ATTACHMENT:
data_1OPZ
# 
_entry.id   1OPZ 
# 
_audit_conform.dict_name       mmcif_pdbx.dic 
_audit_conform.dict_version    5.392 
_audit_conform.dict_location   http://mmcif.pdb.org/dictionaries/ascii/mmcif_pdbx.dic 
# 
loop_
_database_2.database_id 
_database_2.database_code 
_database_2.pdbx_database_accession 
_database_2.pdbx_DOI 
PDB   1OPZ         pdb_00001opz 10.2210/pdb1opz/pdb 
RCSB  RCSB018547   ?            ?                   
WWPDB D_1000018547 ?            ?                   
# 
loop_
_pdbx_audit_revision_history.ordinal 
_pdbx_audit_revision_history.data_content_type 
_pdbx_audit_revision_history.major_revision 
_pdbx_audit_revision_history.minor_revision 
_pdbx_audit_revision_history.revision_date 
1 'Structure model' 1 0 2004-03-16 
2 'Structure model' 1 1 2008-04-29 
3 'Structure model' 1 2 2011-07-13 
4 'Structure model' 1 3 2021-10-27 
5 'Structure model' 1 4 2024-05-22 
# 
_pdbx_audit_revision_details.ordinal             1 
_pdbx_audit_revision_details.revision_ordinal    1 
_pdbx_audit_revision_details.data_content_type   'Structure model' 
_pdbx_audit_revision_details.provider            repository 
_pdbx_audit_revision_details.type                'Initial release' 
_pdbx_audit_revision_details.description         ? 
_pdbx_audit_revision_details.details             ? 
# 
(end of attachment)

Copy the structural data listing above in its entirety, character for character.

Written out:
data_1OPZ
# 
_entry.id   1OPZ 
# 
_audit_conform.dict_name       mmcif_pdbx.dic 
_audit_conform.dict_version    5.392 
_audit_conform.dict_location   http://mmcif.pdb.org/dictionaries/ascii/mmcif_pdbx.dic 
# 
loop_
_database_2.database_id 
_database_2.database_code 
_database_2.pdbx_database_accession 
_database_2.pdbx_DOI 
PDB   1OPZ         pdb_00001opz 10.2210/pdb1opz/pdb 
RCSB  RCSB018547   ?            ?                   
WWPDB D_1000018547 ?            ?                   
# 
loop_
_pdbx_audit_revision_history.ordinal 
_pdbx_audit_revision_history.data_content_type 
_pdbx_audit_revision_history.major_revision 
_pdbx_audit_revision_history.minor_revision 
_pdbx_audit_revision_history.revision_date 
1 'Structure model' 1 0 2004-03-16 
2 'Structure model' 1 1 2008-04-29 
3 'Structure model' 1 2 2011-07-13 
4 'Structure model' 1 3 2021-10-27 
5 'Structure model' 1 4 2024-05-22 
# 
_pdbx_audit_revision_details.ordinal             1 
_pdbx_audit_revision_details.revision_ordinal    1 
_pdbx_audit_revision_details.data_content_type   'Structure model' 
_pdbx_audit_revision_details.provider            repository 
_pdbx_audit_revision_details.type                'Initial release' 
_pdbx_audit_revision_details.description         ? 
_pdbx_audit_revision_details.details             ? 
# 